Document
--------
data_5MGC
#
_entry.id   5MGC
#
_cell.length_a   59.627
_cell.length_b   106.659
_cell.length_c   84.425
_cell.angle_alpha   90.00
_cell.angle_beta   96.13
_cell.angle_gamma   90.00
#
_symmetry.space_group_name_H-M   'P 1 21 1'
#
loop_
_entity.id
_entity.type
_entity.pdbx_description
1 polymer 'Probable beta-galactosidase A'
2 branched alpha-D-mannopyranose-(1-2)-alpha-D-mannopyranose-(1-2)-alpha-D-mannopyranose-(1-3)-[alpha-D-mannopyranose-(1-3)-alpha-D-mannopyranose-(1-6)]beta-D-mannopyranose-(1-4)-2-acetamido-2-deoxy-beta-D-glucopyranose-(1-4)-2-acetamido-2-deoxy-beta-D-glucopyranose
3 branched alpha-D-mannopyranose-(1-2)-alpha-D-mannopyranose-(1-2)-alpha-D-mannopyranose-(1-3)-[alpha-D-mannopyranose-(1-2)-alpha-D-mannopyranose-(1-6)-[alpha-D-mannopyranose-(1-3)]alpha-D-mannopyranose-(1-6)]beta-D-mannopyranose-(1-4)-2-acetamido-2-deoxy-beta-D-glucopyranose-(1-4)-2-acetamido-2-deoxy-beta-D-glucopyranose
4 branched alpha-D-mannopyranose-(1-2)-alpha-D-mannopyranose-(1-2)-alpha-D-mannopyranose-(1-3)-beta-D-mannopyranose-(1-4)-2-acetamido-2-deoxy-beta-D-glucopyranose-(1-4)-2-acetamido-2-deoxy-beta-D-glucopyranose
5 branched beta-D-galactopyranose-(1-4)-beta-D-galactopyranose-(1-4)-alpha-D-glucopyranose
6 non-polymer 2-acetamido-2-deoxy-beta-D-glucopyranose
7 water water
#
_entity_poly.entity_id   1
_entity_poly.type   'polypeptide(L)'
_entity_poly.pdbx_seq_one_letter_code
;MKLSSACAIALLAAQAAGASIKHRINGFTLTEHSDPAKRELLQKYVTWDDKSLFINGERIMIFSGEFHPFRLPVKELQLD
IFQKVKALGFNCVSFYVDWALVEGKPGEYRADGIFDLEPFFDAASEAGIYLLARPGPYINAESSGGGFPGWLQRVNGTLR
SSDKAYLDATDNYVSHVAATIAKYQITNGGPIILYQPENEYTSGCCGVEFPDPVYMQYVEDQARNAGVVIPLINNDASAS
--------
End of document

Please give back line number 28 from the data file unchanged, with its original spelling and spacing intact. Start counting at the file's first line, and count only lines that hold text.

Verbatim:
_entity_poly.pdbx_seq_one_letter_code